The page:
30 October 2012

The Best American Science and Nature Writing 2011

Catching up with 2011's Best American Sicence and Nature Writing.  Edited by Mary Roach - whee!

A good collection, with many good pieces here that need to be read by a wider audience.  Such a good reflection of how Roach is a great writer popular science books with an eye for a great story.  A lot of "famous names" in this volume including Jonathan Franzen, Stephen Hawking, Malcolm Gladwell, Atul Gawande, and Deborah Blum (whose article "The Chemist's War" was later incorporated into her book The Poisoner's Handbook).  Roach arranged the articles in alphabetical order by author, so there's monkeying about with agreement or disagreement of organization.
  • Bhattacharjee's "The Organ Dealer" about the illegal kidney trade
  • Bilger's gag-inducing (at the very end) "Nature's Spoils"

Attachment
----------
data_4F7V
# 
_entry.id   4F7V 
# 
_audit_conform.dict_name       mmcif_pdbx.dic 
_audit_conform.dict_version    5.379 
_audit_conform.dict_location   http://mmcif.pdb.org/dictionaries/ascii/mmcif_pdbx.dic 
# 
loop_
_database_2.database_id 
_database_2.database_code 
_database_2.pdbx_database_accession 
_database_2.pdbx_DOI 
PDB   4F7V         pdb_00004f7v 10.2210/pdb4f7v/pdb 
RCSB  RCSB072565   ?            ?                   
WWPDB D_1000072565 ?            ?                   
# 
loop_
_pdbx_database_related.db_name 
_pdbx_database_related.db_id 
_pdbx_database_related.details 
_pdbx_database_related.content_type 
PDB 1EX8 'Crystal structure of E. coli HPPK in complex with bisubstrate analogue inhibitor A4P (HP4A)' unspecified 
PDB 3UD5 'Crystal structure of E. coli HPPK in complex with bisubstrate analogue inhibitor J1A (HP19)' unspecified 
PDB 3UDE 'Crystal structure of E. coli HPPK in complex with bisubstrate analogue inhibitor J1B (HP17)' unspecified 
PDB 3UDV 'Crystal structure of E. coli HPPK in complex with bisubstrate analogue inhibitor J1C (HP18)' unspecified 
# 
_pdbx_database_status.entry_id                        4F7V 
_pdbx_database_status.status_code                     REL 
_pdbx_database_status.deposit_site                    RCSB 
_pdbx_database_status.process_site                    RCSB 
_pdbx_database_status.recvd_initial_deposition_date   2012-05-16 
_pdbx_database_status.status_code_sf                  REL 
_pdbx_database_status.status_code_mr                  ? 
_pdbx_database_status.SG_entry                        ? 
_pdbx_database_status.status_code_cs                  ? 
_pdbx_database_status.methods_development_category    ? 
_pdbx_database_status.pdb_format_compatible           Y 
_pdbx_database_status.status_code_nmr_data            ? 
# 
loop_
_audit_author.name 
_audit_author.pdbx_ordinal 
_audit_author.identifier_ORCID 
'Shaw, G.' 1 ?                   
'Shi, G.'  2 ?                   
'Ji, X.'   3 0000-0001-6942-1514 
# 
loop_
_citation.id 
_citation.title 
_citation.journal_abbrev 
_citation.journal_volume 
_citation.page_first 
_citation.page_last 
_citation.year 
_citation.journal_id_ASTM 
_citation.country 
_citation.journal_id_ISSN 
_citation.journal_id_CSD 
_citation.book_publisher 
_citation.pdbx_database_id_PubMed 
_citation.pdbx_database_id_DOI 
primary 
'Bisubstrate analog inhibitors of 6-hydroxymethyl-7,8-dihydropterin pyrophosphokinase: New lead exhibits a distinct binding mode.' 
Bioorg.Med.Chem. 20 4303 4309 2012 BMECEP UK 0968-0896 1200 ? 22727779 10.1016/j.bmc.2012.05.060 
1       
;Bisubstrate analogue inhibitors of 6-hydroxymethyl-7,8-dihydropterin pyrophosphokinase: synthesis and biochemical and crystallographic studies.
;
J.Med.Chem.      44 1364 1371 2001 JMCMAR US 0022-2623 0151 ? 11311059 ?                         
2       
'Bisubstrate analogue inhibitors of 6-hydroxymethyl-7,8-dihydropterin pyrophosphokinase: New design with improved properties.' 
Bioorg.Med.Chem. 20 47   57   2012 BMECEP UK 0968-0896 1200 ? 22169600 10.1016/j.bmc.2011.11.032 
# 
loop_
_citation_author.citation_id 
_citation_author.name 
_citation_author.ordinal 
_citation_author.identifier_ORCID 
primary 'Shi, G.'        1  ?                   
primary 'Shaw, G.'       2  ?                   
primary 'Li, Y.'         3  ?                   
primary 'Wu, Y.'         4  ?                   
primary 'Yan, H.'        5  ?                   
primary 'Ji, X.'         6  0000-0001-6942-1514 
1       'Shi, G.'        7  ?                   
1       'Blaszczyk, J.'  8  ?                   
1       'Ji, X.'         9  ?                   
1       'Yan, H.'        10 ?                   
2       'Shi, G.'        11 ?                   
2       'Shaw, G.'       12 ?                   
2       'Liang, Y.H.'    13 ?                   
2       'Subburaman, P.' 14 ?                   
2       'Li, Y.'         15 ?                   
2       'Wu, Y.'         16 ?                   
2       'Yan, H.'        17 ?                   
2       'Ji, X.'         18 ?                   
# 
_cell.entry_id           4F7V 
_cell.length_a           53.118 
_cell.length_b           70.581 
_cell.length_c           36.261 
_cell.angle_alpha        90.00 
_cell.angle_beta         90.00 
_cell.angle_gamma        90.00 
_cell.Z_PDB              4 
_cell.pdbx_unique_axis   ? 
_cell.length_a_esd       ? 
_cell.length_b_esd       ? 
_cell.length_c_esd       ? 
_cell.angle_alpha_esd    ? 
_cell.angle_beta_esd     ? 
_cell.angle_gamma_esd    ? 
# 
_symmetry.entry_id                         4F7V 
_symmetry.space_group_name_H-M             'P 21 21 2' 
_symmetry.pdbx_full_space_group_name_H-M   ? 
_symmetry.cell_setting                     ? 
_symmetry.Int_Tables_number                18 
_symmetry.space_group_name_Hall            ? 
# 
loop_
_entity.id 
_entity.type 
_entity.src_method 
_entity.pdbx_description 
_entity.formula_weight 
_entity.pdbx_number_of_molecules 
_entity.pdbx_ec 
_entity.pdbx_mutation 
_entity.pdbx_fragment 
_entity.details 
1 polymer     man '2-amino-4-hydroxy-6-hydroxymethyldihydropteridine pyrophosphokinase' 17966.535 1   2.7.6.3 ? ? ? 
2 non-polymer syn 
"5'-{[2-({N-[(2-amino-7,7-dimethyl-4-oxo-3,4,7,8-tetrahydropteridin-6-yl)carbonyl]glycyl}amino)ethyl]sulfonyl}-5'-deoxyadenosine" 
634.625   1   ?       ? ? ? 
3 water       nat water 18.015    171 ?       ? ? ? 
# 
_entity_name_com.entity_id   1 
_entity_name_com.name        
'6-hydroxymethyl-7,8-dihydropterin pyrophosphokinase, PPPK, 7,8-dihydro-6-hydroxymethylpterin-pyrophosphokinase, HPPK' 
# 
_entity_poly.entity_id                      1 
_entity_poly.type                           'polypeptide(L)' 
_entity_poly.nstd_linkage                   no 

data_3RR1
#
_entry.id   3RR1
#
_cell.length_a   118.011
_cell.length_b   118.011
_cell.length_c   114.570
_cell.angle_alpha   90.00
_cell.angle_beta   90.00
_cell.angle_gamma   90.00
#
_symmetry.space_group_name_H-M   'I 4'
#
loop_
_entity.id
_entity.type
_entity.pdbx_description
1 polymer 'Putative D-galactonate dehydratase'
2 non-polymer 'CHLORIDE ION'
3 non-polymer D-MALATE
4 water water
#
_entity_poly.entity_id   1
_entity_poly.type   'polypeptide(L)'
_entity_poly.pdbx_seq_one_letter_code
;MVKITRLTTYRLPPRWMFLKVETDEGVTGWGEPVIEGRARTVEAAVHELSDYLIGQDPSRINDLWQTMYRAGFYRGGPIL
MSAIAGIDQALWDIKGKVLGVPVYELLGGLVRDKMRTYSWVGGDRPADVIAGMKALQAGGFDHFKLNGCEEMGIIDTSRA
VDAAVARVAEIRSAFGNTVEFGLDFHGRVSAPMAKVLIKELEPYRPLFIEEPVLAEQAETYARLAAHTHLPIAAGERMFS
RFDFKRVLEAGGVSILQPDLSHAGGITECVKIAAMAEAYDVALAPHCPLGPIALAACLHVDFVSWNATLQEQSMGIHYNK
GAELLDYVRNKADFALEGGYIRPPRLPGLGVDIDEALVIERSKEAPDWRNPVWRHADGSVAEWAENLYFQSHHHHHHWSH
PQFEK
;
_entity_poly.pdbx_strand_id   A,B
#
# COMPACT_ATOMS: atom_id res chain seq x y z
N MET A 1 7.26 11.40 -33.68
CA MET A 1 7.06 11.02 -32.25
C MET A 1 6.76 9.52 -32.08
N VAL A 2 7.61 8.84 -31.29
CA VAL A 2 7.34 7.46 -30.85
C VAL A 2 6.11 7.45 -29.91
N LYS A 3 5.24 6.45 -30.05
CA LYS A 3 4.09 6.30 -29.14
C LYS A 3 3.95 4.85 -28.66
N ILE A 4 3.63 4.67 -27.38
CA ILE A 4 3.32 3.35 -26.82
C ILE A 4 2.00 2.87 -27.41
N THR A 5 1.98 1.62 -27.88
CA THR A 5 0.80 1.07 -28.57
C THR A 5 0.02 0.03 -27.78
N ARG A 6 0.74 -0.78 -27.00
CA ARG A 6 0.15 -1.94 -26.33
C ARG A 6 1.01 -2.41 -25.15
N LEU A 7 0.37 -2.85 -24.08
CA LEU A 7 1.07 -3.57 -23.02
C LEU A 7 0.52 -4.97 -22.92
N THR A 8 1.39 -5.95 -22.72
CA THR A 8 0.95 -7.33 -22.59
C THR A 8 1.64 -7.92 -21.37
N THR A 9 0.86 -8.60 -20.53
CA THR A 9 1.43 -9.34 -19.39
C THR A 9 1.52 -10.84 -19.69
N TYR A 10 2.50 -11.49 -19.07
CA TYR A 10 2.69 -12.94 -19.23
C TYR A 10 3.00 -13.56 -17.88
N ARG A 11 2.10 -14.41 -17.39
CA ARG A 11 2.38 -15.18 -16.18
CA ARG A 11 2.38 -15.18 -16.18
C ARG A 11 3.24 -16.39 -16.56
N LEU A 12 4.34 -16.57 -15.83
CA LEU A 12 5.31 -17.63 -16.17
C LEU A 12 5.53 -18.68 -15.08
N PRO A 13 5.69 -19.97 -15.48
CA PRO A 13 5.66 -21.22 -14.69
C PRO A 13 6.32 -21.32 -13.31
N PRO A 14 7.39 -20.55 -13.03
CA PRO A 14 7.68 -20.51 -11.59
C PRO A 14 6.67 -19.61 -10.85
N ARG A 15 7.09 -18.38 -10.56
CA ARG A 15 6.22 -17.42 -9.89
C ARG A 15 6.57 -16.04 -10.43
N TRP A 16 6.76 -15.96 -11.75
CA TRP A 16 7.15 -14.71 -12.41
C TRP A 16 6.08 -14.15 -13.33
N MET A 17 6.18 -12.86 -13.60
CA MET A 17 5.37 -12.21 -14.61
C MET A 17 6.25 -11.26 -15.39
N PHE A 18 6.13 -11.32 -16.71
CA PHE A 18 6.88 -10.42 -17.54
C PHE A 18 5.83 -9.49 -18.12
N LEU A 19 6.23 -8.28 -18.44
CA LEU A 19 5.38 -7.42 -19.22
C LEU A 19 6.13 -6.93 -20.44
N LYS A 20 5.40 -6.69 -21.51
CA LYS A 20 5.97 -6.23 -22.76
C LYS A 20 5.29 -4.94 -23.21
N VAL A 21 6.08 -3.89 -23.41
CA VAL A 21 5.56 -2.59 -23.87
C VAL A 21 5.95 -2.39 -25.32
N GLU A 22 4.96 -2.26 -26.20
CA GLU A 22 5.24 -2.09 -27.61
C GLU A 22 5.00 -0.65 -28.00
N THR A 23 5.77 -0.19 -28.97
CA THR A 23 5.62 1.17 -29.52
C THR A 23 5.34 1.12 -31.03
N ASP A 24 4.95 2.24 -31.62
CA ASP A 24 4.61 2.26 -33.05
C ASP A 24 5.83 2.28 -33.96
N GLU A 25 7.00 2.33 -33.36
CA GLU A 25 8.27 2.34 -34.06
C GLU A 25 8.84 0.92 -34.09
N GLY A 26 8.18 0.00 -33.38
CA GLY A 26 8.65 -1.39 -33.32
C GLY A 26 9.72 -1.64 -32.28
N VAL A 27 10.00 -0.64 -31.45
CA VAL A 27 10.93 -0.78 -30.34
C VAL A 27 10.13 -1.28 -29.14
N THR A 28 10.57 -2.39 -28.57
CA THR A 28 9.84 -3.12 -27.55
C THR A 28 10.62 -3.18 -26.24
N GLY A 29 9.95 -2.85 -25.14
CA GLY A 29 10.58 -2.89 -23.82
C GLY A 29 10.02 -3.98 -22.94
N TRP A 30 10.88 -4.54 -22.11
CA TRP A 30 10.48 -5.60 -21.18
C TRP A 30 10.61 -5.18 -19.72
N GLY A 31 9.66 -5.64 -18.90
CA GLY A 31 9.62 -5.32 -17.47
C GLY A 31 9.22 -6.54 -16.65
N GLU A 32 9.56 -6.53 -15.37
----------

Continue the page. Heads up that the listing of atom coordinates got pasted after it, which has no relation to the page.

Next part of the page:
• Dittrich's "The Brain That Changed Everything" which brings a very personal sense of history to the story of a man with brain damage resulting from a surgically-absent hippocampus
  • Freedman's "Lies, Damned Lies, and Medical Science" which highlights how reported medical research oftentimes is later proven incorrect or inconclusive
  • Gawande's haunting "Letting Go" about the disconnect in the medical establishment regarding end-of-life care
  • Mooallem's occasionally funny, occasionally stern "The Love That Dare Not Squawk It's Name" about the long-term mating habits of the Laysan albatross and the ridiculous levels humans go to to apply animal behavior as justification for human behavior
  • Sack's "Face-Blind" about the neural basis and social complications of face-blindness or prosopagnosia
  • Zimmerman's elegy "The Killer in the Pool"

No comments:

Post a Comment